If you edit HTML code on your Mac, you might find that Apple's text-handling programs like TextEdit may not suffice, especially since as a basic text editor it does not provide syntax-aware coloring, the option to collapse sections of code based on tags, and properly index lines of code. In addition, TextEdit relies on direct access to files from the Finder and cannot open remote files.
As a result of these limitations, alternative text-handling tools may be useful for managing HTML documents; one of the most popular is Bare Bones Software's TextWrangler (a free version of its powerful BBEdit package). This software allows you to open remote files using either FTP or SFTP protocols, and manipulate structured text in ways that are very convenient for coders; however, one limitation of the software is it does not have an option to preview relevant code in handling programs. For instance, if you create an HTML document, you may wish to preview your changes to ensure that your code is working as expected; to do so now you have to save the file and then open it directly in a browser like Safari that supports loading HTML from the file system.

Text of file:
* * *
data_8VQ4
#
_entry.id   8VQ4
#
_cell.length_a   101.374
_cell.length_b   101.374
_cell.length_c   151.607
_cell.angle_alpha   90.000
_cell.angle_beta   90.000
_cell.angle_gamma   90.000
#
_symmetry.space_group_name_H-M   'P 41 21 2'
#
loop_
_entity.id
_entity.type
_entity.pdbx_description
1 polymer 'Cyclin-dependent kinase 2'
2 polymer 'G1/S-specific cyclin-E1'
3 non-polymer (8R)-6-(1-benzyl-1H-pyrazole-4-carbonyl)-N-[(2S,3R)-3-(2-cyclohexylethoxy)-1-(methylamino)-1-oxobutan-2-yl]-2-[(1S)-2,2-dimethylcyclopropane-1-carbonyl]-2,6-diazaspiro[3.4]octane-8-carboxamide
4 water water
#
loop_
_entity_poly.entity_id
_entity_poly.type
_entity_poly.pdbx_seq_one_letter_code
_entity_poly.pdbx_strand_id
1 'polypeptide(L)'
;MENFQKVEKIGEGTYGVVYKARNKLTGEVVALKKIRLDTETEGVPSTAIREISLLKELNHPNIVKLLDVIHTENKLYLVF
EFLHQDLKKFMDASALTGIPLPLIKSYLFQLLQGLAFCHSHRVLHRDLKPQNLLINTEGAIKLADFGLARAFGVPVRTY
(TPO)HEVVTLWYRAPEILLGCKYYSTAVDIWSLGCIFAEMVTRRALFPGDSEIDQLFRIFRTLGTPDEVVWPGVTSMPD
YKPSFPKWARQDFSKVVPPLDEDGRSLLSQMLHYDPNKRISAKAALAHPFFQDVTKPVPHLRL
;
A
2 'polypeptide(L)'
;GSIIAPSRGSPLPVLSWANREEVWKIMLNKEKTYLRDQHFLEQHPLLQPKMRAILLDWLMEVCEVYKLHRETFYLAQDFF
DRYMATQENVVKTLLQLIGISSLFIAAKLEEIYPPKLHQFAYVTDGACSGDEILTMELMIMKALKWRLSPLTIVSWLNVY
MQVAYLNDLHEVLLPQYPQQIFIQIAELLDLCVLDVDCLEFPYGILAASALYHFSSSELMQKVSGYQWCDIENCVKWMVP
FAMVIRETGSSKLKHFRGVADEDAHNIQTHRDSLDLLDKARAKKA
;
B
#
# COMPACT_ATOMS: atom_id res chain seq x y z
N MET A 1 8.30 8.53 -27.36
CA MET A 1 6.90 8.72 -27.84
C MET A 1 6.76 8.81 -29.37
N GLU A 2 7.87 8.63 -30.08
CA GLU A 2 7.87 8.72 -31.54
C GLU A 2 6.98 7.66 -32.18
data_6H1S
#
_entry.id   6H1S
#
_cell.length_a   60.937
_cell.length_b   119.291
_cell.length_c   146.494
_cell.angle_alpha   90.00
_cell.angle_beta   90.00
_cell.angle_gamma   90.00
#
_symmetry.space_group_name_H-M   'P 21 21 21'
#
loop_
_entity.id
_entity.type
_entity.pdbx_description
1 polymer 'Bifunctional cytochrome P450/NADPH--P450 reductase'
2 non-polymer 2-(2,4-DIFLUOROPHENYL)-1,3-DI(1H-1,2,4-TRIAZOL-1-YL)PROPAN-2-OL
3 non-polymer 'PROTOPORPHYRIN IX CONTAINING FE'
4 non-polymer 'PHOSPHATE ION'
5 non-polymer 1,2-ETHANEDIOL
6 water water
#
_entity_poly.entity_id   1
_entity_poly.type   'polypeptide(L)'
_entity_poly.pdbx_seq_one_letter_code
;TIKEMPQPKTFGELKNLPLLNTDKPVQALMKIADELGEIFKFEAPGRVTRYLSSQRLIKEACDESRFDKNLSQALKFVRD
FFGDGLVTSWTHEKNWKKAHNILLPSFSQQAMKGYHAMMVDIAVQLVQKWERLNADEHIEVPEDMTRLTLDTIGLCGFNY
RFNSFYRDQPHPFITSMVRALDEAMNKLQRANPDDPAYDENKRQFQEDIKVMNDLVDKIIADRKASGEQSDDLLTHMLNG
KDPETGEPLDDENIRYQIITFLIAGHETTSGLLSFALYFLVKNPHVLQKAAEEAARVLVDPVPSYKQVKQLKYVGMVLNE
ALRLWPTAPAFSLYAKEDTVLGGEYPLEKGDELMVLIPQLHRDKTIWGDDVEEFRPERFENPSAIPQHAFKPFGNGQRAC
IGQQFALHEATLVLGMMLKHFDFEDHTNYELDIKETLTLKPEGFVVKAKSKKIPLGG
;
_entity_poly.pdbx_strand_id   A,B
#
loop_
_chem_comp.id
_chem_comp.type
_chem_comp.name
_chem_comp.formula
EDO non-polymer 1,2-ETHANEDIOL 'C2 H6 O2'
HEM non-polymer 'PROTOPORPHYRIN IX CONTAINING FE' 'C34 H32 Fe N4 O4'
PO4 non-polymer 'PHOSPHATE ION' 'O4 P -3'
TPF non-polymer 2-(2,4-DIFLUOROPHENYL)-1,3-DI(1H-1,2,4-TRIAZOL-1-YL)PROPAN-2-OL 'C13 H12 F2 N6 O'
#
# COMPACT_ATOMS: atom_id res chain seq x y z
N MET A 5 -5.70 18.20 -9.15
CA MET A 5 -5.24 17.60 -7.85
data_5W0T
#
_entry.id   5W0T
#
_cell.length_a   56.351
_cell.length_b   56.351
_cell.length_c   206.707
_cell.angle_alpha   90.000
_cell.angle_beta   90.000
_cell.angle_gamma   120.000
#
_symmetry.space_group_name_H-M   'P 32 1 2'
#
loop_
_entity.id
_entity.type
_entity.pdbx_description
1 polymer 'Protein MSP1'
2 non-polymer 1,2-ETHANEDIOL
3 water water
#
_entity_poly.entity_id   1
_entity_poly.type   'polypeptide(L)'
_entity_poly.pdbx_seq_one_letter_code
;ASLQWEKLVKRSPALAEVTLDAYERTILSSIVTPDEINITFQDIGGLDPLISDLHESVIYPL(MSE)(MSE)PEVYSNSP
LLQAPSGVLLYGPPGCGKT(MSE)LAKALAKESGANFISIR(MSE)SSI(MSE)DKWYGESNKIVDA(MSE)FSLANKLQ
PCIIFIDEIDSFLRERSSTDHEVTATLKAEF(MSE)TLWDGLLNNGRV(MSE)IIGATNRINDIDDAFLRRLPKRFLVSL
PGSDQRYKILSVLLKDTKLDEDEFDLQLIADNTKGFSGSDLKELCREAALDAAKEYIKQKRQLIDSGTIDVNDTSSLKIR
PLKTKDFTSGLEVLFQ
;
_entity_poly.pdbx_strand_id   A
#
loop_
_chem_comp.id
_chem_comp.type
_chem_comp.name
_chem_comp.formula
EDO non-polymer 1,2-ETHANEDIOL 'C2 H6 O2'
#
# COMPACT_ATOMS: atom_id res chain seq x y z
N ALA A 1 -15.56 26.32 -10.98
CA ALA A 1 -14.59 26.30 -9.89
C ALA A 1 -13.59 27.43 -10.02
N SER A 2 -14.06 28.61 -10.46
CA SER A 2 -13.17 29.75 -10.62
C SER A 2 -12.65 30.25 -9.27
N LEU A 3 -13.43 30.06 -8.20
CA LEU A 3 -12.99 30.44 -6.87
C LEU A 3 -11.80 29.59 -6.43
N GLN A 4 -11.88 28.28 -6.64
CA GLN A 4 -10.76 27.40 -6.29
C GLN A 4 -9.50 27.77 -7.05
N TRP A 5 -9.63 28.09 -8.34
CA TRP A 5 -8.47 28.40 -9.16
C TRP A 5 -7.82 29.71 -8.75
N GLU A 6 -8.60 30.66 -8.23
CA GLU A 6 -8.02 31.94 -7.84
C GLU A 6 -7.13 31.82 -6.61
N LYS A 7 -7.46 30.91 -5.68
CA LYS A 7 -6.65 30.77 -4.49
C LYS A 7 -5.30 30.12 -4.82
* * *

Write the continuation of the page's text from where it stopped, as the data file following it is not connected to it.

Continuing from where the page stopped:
As a result of this, to preview a file you will need to first set up Safari to open the HTML file on disk, and then when you save changes in TextWrangler you will need to refresh the browser to preview them. While not a difficult setup, it does become a burden to manage if you are editing multiple HTML files at once.
However, despite this limitation there are some approaches you can take to more quickly preview HTML files you are editing:
Use document title menus.
One feature in OS X that can benefit those who need to preview HTML files is the document title menu that is at the top of each document window. By right-clicking (or command-clicking) the title bar within TextWrangler (or any other editor) you will see a menu of the folder tree for the current document. If you select the document's parent folder then it will reveal in the Finder with the document selected.
At this point you have two approaches. First if your system is set to open HTML files in a browser by default, then you can simply open the file (press Command-O or Command-down arrow with it selected) and the document will open in the default browser. However, if you edit HTML files regularly then you might have your text editor set as the default handling program, in which case you can right-click the revealed HTML file and then choose your preferred browser from the Open With menu.
Use an Applescript service.
Another approach for previewing changes to an HTML file directly from within TextWrangler is to use an AppleScript for parsing its filepath and then loading it in Safari or another Web browser. This approach was suggested by MacFixIt reader Michael, who wrote an AppleScript that when run will perform this action. Michael's script can be found at GitHub, but as basic script code it will not do much. Therefore, to use it you have several options:
- Save as a user-based AppleScript